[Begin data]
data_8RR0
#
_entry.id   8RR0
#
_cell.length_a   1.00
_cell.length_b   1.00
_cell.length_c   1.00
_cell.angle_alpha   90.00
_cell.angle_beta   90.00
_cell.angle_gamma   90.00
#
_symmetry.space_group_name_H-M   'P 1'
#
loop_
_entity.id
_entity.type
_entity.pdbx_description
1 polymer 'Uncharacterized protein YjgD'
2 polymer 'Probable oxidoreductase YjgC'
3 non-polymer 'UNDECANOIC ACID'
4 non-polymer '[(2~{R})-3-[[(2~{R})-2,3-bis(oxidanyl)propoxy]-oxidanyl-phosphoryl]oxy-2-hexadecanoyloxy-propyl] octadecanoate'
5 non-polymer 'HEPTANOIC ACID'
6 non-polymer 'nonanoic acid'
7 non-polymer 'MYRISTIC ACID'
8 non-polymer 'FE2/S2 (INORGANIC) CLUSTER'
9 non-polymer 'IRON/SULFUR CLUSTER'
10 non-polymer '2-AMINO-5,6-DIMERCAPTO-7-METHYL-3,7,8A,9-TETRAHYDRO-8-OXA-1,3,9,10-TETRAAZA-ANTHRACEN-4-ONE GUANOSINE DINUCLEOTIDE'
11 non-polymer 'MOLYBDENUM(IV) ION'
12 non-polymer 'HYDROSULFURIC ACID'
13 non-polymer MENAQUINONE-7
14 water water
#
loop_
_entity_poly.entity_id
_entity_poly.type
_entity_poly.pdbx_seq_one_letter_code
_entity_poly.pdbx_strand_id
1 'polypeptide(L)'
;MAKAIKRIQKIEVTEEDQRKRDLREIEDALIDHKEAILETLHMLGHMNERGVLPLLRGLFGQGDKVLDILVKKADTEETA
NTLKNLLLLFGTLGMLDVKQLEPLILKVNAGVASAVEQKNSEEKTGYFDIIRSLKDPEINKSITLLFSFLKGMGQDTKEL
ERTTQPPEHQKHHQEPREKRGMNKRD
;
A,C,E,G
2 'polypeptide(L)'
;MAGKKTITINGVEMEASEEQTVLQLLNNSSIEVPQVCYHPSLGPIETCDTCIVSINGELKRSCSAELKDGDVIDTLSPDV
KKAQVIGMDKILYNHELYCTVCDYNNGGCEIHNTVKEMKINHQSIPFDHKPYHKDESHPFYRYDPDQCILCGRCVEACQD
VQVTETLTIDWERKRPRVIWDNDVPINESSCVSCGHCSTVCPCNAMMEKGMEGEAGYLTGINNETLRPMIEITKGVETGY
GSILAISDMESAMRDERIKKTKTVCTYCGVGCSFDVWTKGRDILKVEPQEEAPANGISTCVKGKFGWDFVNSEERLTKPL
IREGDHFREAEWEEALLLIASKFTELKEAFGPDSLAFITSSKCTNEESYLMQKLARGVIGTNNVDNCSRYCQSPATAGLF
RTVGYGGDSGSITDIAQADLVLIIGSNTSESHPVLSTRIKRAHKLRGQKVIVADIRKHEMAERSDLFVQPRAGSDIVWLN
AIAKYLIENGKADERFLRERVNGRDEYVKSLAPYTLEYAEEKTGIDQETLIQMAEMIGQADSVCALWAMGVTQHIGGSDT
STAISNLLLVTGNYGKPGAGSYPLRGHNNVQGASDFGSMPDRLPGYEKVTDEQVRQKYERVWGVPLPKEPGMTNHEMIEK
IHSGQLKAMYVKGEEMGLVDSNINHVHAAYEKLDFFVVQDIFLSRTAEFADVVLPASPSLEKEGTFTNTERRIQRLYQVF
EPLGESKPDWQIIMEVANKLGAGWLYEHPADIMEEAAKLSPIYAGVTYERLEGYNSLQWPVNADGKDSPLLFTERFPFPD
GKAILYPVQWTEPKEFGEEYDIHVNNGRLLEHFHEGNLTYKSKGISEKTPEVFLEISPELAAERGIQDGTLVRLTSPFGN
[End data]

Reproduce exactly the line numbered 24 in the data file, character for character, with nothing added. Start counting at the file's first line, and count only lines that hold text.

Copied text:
7 non-polymer 'MYRISTIC ACID'